The Dental Implant Surgical Procedure
A dental implant is placed in 30 to 60 minutes for a single implant and 2 to 3 hours for several implants. The number of appointments and the amount of time needed differs from patient to patient. The surgeon will pay close attention to the specifics of your situation.
You may be given antibiotics before surgery, as well as intravenous sedation or nitrous oxide for your comfort (laughing gas). During your consultation meeting, these options will be reviewed with you. To numb the area where the dental implant will be placed, a local anesthetic will be provided.
When you are relaxed, the surgeon makes a small incision in the gum tissue to expose the bone, creates space using special devices, and carefully places the titanium implant. The top of this implant is frequently visible through the gum. In the initial stages of recovery, it may be preferable to have the implant covered by gum tissue.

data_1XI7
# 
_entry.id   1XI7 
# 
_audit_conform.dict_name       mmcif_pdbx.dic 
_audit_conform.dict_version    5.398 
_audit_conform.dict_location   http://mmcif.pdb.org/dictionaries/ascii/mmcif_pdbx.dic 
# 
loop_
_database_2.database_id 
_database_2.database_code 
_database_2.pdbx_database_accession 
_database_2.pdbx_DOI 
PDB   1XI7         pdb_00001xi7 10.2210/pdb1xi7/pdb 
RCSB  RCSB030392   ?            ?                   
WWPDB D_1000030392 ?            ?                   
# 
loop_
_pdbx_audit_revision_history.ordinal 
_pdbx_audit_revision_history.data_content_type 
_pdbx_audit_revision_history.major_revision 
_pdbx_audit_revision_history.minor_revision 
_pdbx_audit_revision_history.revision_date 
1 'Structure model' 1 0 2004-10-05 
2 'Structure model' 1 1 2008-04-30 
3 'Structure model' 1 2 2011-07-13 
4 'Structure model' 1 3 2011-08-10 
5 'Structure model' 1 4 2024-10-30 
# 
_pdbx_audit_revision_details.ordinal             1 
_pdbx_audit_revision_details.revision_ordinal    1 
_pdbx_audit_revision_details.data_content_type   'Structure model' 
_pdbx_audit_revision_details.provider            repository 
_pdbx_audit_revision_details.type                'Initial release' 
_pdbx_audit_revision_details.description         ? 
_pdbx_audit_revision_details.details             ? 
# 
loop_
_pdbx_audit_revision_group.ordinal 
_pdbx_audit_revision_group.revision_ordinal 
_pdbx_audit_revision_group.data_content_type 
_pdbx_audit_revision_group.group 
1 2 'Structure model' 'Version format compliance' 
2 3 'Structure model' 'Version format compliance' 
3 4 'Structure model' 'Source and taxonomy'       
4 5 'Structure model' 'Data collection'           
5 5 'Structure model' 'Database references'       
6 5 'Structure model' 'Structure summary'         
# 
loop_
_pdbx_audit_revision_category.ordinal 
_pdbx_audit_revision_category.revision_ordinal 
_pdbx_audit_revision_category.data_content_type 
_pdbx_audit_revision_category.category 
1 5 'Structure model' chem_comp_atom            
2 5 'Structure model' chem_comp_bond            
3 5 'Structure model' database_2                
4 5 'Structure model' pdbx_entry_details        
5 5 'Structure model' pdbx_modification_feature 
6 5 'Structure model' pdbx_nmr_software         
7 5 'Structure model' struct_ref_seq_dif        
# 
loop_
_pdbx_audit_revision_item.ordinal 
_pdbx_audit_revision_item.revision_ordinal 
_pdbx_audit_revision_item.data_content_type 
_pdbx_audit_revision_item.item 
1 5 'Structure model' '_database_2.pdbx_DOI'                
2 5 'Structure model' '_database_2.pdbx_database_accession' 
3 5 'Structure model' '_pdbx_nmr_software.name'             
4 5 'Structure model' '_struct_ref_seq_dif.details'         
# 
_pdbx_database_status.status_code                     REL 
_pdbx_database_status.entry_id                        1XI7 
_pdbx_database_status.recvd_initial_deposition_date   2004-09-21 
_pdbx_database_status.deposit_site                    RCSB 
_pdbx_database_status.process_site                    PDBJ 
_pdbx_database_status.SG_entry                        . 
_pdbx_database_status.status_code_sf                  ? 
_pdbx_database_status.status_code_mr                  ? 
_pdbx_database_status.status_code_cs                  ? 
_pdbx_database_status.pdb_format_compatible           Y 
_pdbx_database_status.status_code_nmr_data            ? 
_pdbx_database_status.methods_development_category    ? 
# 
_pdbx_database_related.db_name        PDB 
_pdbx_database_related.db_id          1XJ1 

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2. Tooth Loss
3. Healed Bone
4. Implant Placed
6. Implant Restored
Healing After Dental Implant Surgery
When Are Dental Implants Placed?
Implants are generally put months after extraction. An implant may be placed shortly after tooth extraction in some cases. This has a higher risk, but it simplifies the process because you won’t have to wait for another visit to install the implant. When there is an infection or other bone problem, immediate implant implantation is not the best treatment.
If your tooth has been missing for a while, the adjacent support bone is likely to thin and decrease. This occurs because the original tooth’s root has to be present to stimulate the bone. In the year following a tooth extraction, up to one-third of your jaw’s thickness can be lost. If you are missing a significant amount of bone, you may benefit from having more bone grafted into the area. This ensures that the implant is properly supported when it is implanted in the jaw.
How Many Implants Do I Need?
Generally, one implant is placed for every lost tooth. Because many of the larger teeth at the back of your jaws have two or three roots, the most standard approach is to replace missing back teeth with larger implants.